Update: see previous post – October 20, 2010 Hypocritical Parking
The City of Windsor, in Ontario, has fallen on hard times. They have high unemployment and residents are feeling the effects of this.
On the other hand, this City of 215,000 residents, can boast about the fact, that it hasn’t had a single murder in 2010. The last time on record that this happened in Windsor, was in the year 1963, some 47 years ago. In comparison, Toronto has had 60 murders, and doesn’t appear to be finished yet.
The City of Windsor may need revenue, but ticketing motor vehicles that are parked at meters on the street, with time still displayed on them, is just wrong. The Canadian Corps of Commissionaires apparently have some overzealous by-law enforcement officers within their ranks, according to residents of Windsor.
see source, The Windsor Star
WINDSOR, Ont. — The privatization of city parking enforcement has led to a flurry of complaints, including one against a Commissionaire who a Windsor business owner said went on a “rampage,” issuing tickets to a row of cars with money left in the meters.
Another Commissionaire has been accused of parking in a handicapped zone while issuing tickets.
A Walkerville restaurateur filed the complaint about an angry parking enforcement officer who recently ticketed cars even though the meters had not expired.
“She came here and started very aggressively giving everybody tickets, even on meters that had 10 minutes left,” said Vito Maggio, owner of two busy restaurants on Wyandotte Street East — Vito’s Pizzeria and O’Maggio’s Kildare House.
The incident happened a couple of weeks ago, he said. He regularly sends out staff to feed the meters as a courtesy to customers whose time is running out while they’re dining. But this time, the staff encountered an enforcement officer — a member of the Canadian Corps of Commissionaires who took over the city’s parking enforcement in October — getting out of her car as they put change in the meters, Maggio said.
“She completely lost it,” he said.
He said she proceeded to write tickets to a row of seven cars parked along Wyandotte. He declined to elaborate on what she said, except to say she insulted his restaurant.
“I understand if the meters are expired, you’re going to get a ticket, but some had five minutes left, 10 minutes left, and she was on a rampage.”
He said one of the cars with time left on the meter belongs to Joan Charette, co-ordinator of the Walkerville Business Improvement Area.
Contacted Wednesday, Charette said she didn’t want to comment on the incident she witnessed, since it’s now being investigated by the city. But she did confirm that tickets were written for cars that still had time on their meters.
A spokesman for the Commissionaires wasn’t available Wednesday. The city’s chief administrator Helga Reidel was unable to confirm that Maggio had filed a complaint but said that the city’s parking enforcement supervisor had heard about an incident at Vito’s. If a complaint is filed, she said, it will be investigated.
She said it would not be appropriate for an enforcement officer to write tickets on unexpired meters. She also said there’s “nothing illegal” about a store employee feeding the meter for a customer.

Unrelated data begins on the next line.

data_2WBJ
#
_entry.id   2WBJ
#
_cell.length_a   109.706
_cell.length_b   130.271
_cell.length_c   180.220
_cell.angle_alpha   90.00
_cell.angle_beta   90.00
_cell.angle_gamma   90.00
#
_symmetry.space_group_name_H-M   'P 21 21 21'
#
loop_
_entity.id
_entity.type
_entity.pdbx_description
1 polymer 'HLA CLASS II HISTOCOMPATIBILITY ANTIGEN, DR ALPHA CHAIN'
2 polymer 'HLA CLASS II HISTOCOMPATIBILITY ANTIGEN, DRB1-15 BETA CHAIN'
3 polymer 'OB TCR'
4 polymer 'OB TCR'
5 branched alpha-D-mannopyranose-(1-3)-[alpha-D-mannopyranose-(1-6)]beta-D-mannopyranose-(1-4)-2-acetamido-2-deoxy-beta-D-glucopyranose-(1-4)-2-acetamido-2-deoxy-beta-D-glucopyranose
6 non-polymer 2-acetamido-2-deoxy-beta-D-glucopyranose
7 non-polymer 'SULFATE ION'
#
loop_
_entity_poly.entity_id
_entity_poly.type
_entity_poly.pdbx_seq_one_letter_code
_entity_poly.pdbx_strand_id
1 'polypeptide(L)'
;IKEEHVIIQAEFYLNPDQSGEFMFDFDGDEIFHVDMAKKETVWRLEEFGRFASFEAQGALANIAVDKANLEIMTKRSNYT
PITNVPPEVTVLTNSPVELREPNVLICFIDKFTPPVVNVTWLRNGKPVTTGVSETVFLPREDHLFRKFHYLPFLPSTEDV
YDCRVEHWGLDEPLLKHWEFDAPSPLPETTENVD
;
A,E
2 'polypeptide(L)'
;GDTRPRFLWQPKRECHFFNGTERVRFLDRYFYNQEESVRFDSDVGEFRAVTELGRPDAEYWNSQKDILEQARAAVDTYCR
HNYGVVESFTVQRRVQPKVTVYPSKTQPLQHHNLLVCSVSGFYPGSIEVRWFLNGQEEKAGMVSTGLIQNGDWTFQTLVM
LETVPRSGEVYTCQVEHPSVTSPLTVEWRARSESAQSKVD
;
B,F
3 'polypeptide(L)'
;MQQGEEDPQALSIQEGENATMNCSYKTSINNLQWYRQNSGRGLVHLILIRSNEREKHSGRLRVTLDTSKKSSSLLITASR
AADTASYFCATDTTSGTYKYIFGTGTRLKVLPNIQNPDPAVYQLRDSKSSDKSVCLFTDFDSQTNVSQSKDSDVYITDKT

Maggio said when parking enforcement was done by City of Windsor employees, the enforcement wasn’t as aggressive. It seems the Commissionaires “are on a mission,” he said.
Carol Beaumont, a saleswoman at Karen’s for Kids on Ottawa Street, agreed. “Oh my God, you have no idea,” she said. “We joke here that they sit at the corner and wait for our customers to come in the store and jump to give them a ticket.”
Chris Edwards, executive director of the Downtown Windsor BIA, said the Commissionaires are “especially brutal.
“I was down there on a Saturday morning, minus 20 degrees, no one around, and they were going around and around and around to pounce on a car,” said Edwards. “We don’t need that downtown; we have enough problems.”
If people are peeved about aggressive ticketing, they’ll go places such as the mall, where the parking is free, he said.
Coun. Alan Halberstadt, who has three BIA districts in his ward, said he has heard some complaints since the Commissionaires took over. In one case, a Commissionaire was reported to have parked in a handicapped spot (a $350 fine for regular citizens), while he wrote $15 tickets on neighbouring cars. He said the Commissionaires have provided councillors with a phone number to call with any concerns. And the responses have been prompt. “They may have a few cowboys they may need to weed out, but it’s a learning curve, obviously,” Halberstadt said.
Reidel said “it’s only natural with a change like this (contracting work out),” that people perceive the Commissionaires as being more aggressive. But all they’re being asked to do is enforce the parking rules, she said. “I think they’re only trying to do their jobs.”
On Wednesday, Rick Benkendorf, a retired teacher who lives in LaSalle, opened a letter from the city informing him a $15 ticket he received for parking in a spot whose meter was broken had been cancelled.
On Dec. 14 he had parked on Ouellette Avenue, put a loonie in the meter and dashed into the Dr. Disc music store. He came out 10 minutes later to find the ticket for an infraction he didn’t know existed.
“Giving a ticket for parking at a meter that’s broken is outrageous,” he said. Council had approved the measure earlier this year, apparently as a way to address the people in areas such as the university who deliberately jam a meter so they can park there all day. At the time, an official said the city won’t be “heavy-handed” about enforcing the new rule.
But Edwards said there have been reports of a number of drivers downtown getting ticketed for parking in spots with broken meters.
“You ticket people but you don’t take care of the meters — it’s ridiculous,” said Liam O’Donnell, the owner of Dr. Disc.